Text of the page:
Reviewed by Lee Shepherd

What a perfect show for the Fourth of July or, indeed, for the whole month of July. Invoking anything but knee-jerk patriotism, Woody Guthrie’s American Song at the Chenango River Theatre, gives a strong message — that liberty and the freedom to speak your mind without fear are precious American rights.

The musical revue traces the life of folk icon Woody Guthrie, composer of more than 3,000 songs characterized by memorable melodies, clever lyrics and fearlessness about telling the truth.

Conceived by Peter Glazier in 1988, the show gives a chronological account of Guthrie’s life — the young man fleeing the Dust Bowl to migrant camps in California, the young balladeer scraping together a living singing in bars in New York City’s Bowery, the seasoned and popular songster struggling with Huntington’s disease, which killed him in 1967 at age 55.

Via song and a backdrop vintage photo slideshow, we’re taken to migrant camps, to the Bowery, to the scene of the Ludlow massacre of miners and their families, to the sinking of the Reuben James and the tragic plane crash that killed a score of nameless migrant workers being deported to Mexico.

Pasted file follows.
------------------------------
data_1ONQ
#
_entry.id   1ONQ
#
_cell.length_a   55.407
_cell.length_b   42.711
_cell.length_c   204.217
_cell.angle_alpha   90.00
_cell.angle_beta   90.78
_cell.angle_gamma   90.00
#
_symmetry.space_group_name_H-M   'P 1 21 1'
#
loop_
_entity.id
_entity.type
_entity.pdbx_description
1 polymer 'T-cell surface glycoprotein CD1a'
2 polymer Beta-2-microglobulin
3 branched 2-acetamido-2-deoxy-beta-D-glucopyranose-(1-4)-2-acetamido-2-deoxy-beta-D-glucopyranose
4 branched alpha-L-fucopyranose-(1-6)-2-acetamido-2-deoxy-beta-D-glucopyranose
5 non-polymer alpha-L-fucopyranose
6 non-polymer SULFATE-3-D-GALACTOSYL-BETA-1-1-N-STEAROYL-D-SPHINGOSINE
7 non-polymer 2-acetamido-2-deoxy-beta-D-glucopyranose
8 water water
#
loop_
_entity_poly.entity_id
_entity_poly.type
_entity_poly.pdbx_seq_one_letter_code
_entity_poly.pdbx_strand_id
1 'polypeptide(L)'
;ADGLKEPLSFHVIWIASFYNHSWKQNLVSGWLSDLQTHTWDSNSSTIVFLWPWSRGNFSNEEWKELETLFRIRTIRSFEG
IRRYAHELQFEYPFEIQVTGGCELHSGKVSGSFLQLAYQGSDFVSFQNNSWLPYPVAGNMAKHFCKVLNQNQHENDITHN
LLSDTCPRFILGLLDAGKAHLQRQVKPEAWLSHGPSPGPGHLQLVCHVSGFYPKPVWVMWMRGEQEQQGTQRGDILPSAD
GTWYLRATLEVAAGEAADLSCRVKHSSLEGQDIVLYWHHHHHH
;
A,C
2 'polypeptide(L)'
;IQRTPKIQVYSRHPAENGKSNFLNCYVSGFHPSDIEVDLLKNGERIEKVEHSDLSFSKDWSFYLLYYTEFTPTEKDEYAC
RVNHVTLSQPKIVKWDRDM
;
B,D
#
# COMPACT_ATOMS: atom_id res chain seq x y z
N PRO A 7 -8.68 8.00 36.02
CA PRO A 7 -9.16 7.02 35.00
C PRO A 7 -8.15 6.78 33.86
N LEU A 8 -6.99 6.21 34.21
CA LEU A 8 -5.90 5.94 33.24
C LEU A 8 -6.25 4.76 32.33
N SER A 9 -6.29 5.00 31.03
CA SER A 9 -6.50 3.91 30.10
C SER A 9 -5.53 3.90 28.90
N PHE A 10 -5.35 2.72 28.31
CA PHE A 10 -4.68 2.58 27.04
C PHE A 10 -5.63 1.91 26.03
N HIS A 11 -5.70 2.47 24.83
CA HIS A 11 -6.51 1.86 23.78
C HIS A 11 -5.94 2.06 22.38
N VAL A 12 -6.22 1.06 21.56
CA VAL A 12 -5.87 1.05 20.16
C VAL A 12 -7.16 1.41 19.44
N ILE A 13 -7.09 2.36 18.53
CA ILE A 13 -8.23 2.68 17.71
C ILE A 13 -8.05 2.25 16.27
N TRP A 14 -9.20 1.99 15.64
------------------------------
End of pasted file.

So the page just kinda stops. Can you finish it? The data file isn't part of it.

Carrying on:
You simply can’t believe that the five cast members – Ian Brodsky, Sean Powell, Craig MacDonald, Jennie Malone and Kendra Jo Brook — haven’t been singing together in a band for years instead of only being together for three weeks of rehearsals. They’re great singers, consummate musicians and apparently, according to director Chris Blisset, were left to devise their own (wonderful) vocal and instrumental arrangements. Like traditional bluegrass musicians everywhere, they play a bevy of instruments — fiddle, guitar, mandolin, autoharp, banjo, accordion.

Although the show is very evenly cast, Brook must be singled out for her fine fiddling, strong and beautiful voice and passionate acting. Brodsky and Powell have real dramatic and comedic talent. The duets by Brooke and Malone (another gorgeous voice) provide the most moving and emotional moments in the show. MacDonald, as the mature Woody Guthrie, breaks your heart when he sings “End of My Line” and “Nine Hundred Miles (from my home).” Back-up bassist Beth Bartlett, the only non-singer in the show, offers a strong rhythmic foundation for the singers.

Clever staging, lighting and sets by Paige Harris, Julie Duro and Bill Lelbach place us at the scene of some of the most significant  events of the 20th century – the Depression, the great dust storms, World War II, the social and political upheavals resulting from unionism, the Communist party movement and the Cold War.

I defy you not to laugh, cry, sing along and thoroughly enjoy this fine show.

IF YOU GO: Woody Guthrie’s American Song continues through July 26 at the Chenango River Theatre, 991 State Route 12, Greene. Performances are 7:30 p.m. Thursdays through Saturdays and 2 p.m. Sundays. For ticket information, call 656-8499 or visit